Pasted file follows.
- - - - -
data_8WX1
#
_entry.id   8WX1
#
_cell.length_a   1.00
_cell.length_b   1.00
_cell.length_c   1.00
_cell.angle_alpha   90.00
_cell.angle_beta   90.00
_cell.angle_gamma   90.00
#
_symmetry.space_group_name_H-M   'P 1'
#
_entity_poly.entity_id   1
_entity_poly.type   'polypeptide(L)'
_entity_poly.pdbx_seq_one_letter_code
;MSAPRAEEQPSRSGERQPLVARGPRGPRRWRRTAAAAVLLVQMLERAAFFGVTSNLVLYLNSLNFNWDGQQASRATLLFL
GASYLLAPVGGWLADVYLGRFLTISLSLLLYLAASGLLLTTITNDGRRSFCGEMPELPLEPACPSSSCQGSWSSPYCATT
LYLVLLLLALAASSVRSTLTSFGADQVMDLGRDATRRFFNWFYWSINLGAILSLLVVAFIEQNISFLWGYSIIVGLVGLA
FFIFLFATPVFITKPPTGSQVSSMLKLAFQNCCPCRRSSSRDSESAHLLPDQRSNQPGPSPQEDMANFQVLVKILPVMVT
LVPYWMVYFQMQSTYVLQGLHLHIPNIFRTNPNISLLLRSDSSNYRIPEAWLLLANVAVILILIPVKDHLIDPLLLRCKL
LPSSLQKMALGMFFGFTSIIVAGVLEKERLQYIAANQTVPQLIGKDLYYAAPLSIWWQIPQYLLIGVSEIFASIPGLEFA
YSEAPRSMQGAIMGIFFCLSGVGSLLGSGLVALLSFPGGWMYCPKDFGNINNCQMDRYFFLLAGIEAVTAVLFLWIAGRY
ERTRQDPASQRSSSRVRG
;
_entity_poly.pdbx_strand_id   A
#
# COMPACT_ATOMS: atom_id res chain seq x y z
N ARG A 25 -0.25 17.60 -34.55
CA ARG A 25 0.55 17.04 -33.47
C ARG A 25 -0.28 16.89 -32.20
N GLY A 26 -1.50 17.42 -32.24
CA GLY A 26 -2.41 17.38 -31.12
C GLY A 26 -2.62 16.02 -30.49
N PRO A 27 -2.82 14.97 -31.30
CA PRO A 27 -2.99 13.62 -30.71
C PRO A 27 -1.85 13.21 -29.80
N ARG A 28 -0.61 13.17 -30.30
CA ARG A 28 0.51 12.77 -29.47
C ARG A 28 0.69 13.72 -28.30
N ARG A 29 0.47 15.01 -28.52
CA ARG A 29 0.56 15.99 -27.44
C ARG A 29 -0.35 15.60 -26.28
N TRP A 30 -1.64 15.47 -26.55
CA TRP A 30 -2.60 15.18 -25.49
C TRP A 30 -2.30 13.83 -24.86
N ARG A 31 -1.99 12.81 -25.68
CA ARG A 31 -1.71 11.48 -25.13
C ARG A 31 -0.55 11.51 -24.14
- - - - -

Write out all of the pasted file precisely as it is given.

data_8WX1
#
_entry.id   8WX1
#
_cell.length_a   1.00
_cell.length_b   1.00
_cell.length_c   1.00
_cell.angle_alpha   90.00
_cell.angle_beta   90.00
_cell.angle_gamma   90.00
#
_symmetry.space_group_name_H-M   'P 1'
#
_entity_poly.entity_id   1
_entity_poly.type   'polypeptide(L)'
_entity_poly.pdbx_seq_one_letter_code
;MSAPRAEEQPSRSGERQPLVARGPRGPRRWRRTAAAAVLLVQMLERAAFFGVTSNLVLYLNSLNFNWDGQQASRATLLFL
GASYLLAPVGGWLADVYLGRFLTISLSLLLYLAASGLLLTTITNDGRRSFCGEMPELPLEPACPSSSCQGSWSSPYCATT
LYLVLLLLALAASSVRSTLTSFGADQVMDLGRDATRRFFNWFYWSINLGAILSLLVVAFIEQNISFLWGYSIIVGLVGLA
FFIFLFATPVFITKPPTGSQVSSMLKLAFQNCCPCRRSSSRDSESAHLLPDQRSNQPGPSPQEDMANFQVLVKILPVMVT
LVPYWMVYFQMQSTYVLQGLHLHIPNIFRTNPNISLLLRSDSSNYRIPEAWLLLANVAVILILIPVKDHLIDPLLLRCKL
LPSSLQKMALGMFFGFTSIIVAGVLEKERLQYIAANQTVPQLIGKDLYYAAPLSIWWQIPQYLLIGVSEIFASIPGLEFA
YSEAPRSMQGAIMGIFFCLSGVGSLLGSGLVALLSFPGGWMYCPKDFGNINNCQMDRYFFLLAGIEAVTAVLFLWIAGRY
ERTRQDPASQRSSSRVRG
;
_entity_poly.pdbx_strand_id   A
#
# COMPACT_ATOMS: atom_id res chain seq x y z
N ARG A 25 -0.25 17.60 -34.55
CA ARG A 25 0.55 17.04 -33.47
C ARG A 25 -0.28 16.89 -32.20
N GLY A 26 -1.50 17.42 -32.24
CA GLY A 26 -2.41 17.38 -31.12
C GLY A 26 -2.62 16.02 -30.49
N PRO A 27 -2.82 14.97 -31.30
CA PRO A 27 -2.99 13.62 -30.71
C PRO A 27 -1.85 13.21 -29.80
N ARG A 28 -0.61 13.17 -30.30
CA ARG A 28 0.51 12.77 -29.47
C ARG A 28 0.69 13.72 -28.30
N ARG A 29 0.47 15.01 -28.52
CA ARG A 29 0.56 15.99 -27.44
C ARG A 29 -0.35 15.60 -26.28
N TRP A 30 -1.64 15.47 -26.55
CA TRP A 30 -2.60 15.18 -25.49
C TRP A 30 -2.30 13.83 -24.86
N ARG A 31 -1.99 12.81 -25.68
CA ARG A 31 -1.71 11.48 -25.13
C ARG A 31 -0.55 11.51 -24.14